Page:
Varicose veins in the esophagus: Causes, symptoms, treatment

When the veins in the esophagus swell, they become weakened and complications easily arise, which can sometimes be very serious. This article discusses, among other things, the causes, symptoms, complications and treatment of these esophageal varices. The esophagus is a tube composed mainly of muscles. These muscles ensure that food and drink are transported to the stomach. In addition to muscles, the esophagus also consists of a layer of connective tissue, which in turn produces mucous membrane. Thin veins run through the muscles and connective tissue that supply the entire esophagus with blood. If these veins come under high (blood) pressure, they swell and form varicose veins.

Causes

The increased (blood) pressure is always caused by problems with the portal vein. The portal vein is a large vein that carries blood from other organs to the liver. If this portal vein experiences too much pressure (portal hypertension), the blood looks for another way to reach the heart. Very often the veins of the esophagus are used for this, although they are of course not designed for this. The result is that these esophageal veins swell and thus form varicose veins. If the portal vein experiences too much pressure, this is usually the result of an underlying condition or disease. Conditions or diseases that can cause portal hypertension include:

  • Liver cirrhosis (number 1 in Western countries)
  • Clotting abnormalities and problems (such as thrombosis)
  • Budd-Chiari Syndrome
  • Congenital abnormality of the liver
  • General infection in the abdomen (particularly in children)
  • General heart and blood vessel disorders

Sometimes it is not immediately possible to find a cause for increased portal vein pressure.

Symptoms

Varicose veins in the esophagus in themselves hardly or even have no symptoms. Only when the varicose veins start to bleed do you notice that something is wrong. Bleeding varicose veins in the esophagus can cause:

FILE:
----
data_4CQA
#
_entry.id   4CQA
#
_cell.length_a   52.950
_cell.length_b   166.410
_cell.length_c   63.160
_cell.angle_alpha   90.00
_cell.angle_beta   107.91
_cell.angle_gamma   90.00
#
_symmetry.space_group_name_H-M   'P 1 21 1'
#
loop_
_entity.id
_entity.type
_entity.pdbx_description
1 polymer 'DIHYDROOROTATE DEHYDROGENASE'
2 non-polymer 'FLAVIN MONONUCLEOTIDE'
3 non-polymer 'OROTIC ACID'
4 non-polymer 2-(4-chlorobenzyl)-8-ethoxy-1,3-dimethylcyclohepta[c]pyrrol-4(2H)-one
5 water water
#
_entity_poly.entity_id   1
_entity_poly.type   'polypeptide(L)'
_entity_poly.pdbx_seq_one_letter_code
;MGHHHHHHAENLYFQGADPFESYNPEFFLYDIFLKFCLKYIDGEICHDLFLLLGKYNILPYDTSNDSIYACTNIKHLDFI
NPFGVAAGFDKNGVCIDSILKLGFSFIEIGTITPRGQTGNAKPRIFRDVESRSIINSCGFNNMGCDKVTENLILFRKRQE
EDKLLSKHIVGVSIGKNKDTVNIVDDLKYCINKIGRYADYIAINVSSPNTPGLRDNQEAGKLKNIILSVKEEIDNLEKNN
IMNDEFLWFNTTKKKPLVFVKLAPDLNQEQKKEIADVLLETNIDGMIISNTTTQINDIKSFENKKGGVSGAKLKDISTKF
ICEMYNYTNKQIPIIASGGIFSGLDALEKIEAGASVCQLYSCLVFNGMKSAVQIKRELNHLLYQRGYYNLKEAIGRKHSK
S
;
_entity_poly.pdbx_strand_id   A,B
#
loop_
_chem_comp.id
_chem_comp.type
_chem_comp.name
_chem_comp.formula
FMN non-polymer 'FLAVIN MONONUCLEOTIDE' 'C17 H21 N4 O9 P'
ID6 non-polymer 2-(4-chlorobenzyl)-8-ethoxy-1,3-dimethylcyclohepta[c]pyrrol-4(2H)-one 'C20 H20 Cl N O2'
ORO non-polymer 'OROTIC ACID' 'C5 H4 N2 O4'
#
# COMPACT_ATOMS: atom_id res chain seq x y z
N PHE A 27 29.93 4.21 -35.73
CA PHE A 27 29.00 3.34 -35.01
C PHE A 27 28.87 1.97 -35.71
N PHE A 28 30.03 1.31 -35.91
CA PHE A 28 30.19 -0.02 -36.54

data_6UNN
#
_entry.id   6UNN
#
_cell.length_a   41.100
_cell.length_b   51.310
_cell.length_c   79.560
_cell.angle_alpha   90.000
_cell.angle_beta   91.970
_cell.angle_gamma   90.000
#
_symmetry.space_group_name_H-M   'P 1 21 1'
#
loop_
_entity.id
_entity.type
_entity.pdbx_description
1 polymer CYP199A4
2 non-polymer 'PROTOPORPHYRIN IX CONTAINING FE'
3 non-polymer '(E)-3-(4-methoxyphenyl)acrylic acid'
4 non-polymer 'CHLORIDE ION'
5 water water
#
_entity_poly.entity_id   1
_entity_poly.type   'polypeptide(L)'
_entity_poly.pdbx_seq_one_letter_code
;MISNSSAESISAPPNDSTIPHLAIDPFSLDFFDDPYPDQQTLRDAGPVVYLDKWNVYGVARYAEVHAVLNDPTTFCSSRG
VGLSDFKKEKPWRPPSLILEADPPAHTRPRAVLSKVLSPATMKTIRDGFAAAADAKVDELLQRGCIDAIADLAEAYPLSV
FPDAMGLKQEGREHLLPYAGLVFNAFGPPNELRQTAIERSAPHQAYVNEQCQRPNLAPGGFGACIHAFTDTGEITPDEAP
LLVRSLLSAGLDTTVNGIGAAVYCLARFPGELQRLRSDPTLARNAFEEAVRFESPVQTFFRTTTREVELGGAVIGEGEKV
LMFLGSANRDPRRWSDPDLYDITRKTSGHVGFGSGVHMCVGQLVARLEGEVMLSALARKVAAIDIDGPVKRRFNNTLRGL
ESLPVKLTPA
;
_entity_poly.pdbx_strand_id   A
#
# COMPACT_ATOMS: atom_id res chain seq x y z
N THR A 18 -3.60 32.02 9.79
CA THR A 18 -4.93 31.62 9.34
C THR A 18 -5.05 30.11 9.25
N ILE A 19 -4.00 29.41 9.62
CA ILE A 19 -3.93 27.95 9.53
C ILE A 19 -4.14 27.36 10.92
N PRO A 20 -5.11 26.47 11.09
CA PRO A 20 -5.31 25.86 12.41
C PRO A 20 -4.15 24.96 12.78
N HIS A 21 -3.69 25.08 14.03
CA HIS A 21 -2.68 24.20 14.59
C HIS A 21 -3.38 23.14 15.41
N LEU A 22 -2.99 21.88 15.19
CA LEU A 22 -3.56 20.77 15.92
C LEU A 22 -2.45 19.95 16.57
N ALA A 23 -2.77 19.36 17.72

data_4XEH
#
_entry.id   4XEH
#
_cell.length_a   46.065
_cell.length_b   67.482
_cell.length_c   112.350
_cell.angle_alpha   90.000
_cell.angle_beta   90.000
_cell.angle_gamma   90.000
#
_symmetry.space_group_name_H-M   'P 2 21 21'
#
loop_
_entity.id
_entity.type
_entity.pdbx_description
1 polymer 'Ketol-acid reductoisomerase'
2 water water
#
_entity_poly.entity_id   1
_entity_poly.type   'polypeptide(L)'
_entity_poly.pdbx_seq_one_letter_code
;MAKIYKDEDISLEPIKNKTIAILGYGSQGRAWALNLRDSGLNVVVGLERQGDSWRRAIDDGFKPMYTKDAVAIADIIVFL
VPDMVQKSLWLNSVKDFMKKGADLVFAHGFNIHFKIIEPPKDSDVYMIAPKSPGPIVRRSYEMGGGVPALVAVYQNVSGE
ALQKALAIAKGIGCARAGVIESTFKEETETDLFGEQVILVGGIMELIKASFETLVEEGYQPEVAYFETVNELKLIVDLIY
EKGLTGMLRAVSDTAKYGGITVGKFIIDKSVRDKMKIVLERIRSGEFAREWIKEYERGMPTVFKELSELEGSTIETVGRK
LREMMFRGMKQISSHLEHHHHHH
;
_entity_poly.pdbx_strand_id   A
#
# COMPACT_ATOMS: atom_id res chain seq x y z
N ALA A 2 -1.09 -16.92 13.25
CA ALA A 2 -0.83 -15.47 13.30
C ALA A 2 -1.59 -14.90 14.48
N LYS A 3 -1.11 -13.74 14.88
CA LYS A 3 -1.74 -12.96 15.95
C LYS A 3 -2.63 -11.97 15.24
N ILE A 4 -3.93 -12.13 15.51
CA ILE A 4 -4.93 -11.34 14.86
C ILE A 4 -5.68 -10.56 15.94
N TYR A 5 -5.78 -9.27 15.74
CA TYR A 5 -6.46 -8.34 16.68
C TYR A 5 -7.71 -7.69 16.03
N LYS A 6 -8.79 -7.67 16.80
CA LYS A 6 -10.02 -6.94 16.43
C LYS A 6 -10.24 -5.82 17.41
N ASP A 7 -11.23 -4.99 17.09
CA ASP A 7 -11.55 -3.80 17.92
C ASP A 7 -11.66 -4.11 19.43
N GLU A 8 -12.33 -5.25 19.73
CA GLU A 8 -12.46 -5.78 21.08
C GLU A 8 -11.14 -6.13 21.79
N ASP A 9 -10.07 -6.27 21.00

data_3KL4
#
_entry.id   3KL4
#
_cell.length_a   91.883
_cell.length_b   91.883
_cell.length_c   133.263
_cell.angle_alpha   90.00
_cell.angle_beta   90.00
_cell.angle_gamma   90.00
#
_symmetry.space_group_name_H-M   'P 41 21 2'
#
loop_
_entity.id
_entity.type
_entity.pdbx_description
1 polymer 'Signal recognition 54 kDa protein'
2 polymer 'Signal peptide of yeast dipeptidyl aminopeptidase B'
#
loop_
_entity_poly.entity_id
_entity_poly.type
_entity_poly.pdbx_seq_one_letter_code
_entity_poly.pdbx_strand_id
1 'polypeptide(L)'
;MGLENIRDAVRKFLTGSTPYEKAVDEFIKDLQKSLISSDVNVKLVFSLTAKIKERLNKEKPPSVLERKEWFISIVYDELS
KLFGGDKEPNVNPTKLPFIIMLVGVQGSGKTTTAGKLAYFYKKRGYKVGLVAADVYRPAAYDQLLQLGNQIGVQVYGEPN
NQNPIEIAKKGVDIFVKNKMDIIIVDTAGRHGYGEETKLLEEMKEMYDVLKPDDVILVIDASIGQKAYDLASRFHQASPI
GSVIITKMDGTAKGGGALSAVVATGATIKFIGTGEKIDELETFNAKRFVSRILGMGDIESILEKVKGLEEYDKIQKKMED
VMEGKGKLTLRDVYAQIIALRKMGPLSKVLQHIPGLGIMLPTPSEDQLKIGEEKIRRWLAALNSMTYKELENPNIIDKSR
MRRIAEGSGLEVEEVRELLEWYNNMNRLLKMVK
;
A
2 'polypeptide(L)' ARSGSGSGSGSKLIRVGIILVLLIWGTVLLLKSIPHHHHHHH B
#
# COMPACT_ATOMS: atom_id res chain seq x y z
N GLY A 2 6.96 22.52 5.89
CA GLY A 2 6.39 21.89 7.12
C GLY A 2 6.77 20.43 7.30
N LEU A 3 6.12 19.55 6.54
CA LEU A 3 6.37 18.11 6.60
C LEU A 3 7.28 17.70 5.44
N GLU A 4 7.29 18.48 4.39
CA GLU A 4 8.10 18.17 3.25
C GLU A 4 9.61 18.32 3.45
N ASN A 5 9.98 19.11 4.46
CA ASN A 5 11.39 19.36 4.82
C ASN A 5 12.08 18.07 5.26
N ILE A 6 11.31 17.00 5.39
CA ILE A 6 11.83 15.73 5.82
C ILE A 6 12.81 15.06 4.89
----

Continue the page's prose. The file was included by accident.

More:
• Vomiting clear blood
  • Black stools
  • Feeling generally weak and looking pale

If you experience these symptoms, it is strongly recommended that you seek medical attention.
All patients with esophageal varices also suffer from increased pressure in the portal vein. If you have symptoms of increased portal vein pressure and/or an underlying disease, this may indicate further investigation into esophageal varices.

Diagnosis

The diagnosis of esophageal varices is always made by means of an endoscopy (a keyhole operation that allows one to view the inside of the esophagus through the mouth with a tube and camera). The doctor can use this camera to visually determine whether or not esophageal varices are present.

Complications

If the varicose veins are swollen for a long time, the walls become weak and there is a risk of bleeding. Major bleeding in particular can be fatal because you simply lose too much blood at once. There is also the risk that blood from the esophagus ends up in the lungs, or that an infection occurs.

Therapy

If the varicose veins do not bleed

If the varicose veins do not bleed, it is especially important to properly treat the underlying conditions so that the portal hypertension is resolved. If the pressure in the portal vein drops, the swelling in the esophageal varices will also decrease.
Sometimes they are treated locally and preventively during endoscopy.

If the varicose veins do bleed

Various treatments can be used for varicose vein bleeding, including in combination:

  • Blood transfusion: to compensate for blood loss.
  • Different types of medication through an IV.
  • Treatment via the endoscope: The varicose vein can be treated locally via a tube.
  • Inflate a balloon in the esophagus to compress the varicose veins (this can only be used temporarily in emergency situations).
  • Installing a shunt so that the high pressure in the portal vein can drop. This is a major operation.
Scroll to Top